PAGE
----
Peluda

From Wikipedia, the free encyclopedia
Jump to: navigation, search

The Peluda (sometimes called the "Shaggy Beast" or La Velue which is French for "Hairy One") is a supposed dragon or mythical beast that terrorized La Ferté-Bernard, France, in medieval times. It is said to have come from and lived near the Huisne river near the town. Despite the French origins, its more recognized name is Occitan —or any latine origin— for "hairy". Depending on the account, it had either an ox-sized porcupine-like body or a mess of green hair-like projections hanging from its body that were actually stinger-tipped tentacles which could erect into quills. Its name is derived from this shaggy appearance. Consistently, it was said to have these poisonous stingers that it could also shoot off its body, a snake's scaly neck, head, and tail, large, tortoise-like feet, and a green color.

The lore proposed that the beast was denied access to Noah's Ark, yet survived the biblical flood by seeking refuge in a cave near the Huisne River. After many years, it returned to rampage across the countryside, wilting crops with its breath and devouring both livestock and humans. It was finally defeated after it killed a man's fiancée. He tracked it down and cut off its tail. This was the only vulnerable point on the beast, and it died immediately.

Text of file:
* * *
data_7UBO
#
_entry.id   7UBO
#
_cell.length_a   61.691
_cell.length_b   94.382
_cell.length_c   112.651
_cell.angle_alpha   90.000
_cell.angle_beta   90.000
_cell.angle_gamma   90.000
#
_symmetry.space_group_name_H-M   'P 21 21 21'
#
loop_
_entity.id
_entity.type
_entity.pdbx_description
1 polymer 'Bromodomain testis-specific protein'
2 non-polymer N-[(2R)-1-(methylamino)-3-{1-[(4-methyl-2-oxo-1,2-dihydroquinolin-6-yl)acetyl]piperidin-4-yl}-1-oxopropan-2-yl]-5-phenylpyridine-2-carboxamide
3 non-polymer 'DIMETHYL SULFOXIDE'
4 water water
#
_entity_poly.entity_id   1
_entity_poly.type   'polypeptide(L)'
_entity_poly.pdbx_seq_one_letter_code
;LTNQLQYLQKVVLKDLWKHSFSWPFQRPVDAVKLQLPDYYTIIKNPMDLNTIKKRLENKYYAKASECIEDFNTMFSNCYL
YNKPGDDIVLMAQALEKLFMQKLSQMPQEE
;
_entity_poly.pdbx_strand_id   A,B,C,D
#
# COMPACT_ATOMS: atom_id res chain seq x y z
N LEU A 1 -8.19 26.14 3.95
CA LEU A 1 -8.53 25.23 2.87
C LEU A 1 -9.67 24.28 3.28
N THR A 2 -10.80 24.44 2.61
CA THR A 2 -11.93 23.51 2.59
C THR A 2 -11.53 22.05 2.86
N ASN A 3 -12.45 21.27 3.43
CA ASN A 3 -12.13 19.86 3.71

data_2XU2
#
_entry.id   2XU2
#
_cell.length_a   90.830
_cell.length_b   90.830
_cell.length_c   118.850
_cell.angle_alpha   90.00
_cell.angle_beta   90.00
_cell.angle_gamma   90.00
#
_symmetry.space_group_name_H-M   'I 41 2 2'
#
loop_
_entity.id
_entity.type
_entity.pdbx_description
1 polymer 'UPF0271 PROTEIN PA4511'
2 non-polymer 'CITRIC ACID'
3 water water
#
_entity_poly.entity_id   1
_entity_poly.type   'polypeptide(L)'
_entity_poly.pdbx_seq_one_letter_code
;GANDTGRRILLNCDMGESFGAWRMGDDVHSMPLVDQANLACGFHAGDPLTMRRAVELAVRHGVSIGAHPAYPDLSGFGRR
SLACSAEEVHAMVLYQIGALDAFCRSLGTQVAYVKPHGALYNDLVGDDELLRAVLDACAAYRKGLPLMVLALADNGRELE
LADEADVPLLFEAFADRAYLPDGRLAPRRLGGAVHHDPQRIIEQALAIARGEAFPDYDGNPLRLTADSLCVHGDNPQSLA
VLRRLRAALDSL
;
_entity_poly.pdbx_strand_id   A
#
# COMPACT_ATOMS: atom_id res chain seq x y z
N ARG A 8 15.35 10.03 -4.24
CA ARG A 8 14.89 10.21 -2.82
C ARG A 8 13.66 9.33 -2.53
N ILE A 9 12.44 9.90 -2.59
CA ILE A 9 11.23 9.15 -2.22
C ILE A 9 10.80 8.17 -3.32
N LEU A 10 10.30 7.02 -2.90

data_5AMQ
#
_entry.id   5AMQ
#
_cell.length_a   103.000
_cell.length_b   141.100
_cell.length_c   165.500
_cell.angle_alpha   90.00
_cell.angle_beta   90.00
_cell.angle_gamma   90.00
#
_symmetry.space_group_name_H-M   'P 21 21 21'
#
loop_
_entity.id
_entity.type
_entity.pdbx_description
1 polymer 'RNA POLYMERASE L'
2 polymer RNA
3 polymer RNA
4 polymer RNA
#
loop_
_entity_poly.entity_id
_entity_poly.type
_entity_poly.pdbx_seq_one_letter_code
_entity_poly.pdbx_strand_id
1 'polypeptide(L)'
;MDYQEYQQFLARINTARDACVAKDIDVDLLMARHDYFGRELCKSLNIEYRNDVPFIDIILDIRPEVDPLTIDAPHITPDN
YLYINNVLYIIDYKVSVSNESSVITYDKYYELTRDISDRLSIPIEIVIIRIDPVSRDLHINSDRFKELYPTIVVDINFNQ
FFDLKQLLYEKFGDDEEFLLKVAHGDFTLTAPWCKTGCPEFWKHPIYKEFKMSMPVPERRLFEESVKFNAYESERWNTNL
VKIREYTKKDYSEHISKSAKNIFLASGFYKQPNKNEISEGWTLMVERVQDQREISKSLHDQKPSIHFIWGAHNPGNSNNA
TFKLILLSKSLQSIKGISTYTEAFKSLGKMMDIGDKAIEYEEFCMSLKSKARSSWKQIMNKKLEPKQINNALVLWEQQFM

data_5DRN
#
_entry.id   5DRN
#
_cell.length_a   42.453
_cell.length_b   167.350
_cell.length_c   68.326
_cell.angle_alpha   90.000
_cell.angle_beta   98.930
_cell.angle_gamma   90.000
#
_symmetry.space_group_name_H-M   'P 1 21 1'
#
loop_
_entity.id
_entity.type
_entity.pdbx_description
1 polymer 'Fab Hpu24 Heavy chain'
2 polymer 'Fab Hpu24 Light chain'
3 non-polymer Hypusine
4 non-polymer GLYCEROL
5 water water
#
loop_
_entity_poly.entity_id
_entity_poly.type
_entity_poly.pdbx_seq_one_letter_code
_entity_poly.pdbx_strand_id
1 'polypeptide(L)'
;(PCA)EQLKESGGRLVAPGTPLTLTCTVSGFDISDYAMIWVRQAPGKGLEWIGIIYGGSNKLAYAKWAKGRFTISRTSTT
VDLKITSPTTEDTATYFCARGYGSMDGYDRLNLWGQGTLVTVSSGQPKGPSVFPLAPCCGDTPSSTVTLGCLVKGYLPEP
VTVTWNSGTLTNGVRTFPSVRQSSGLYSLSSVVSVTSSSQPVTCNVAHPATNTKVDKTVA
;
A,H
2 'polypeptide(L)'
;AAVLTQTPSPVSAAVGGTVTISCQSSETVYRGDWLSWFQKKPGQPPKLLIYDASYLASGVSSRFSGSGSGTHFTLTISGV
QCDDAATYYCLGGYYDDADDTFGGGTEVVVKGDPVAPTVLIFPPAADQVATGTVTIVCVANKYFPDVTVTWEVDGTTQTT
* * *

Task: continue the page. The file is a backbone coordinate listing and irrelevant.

The Peluda was said to be capable of the following feats, which vary between tales:

  • Searing breath that could wither crops.
  • Firing off its quills like arrows.
  • Invulnerability except for its tail.
  • Creating floods by stepping into rivers.
  • A single strike from its tail was lethal to a full grown man.
  • Breathing out fire as a typical dragon.
  • Spitting out a powerful stream of water or acid.

In popular culture[edit]

The Peluda appears in Jorge Luis Borges's Book of Imaginary Beings, the "Pandemic" episode of South Park, and The Secret Saturdays.

The final enemy of SquareSoft's Chrono Trigger, Lavos, resembles the Peluda.

See also[edit]

References[edit]

  • Rose, Carol. Giants, Monsters, and Dragons: An Encyclopedia of Folklore, Legend, and Myth. W. W. Norton & Company. pp. 217, 289. ISBN 0-393-32211-4. 
  • Shuker, Karl (1995). Dragons: A Natural History. Simon & Schuster, New York. ISBN 0-684-81443-9
  • The Shaggy Beast of La Ferte-Bernard, from Book of Imaginary Beings by J.L. Borges [1]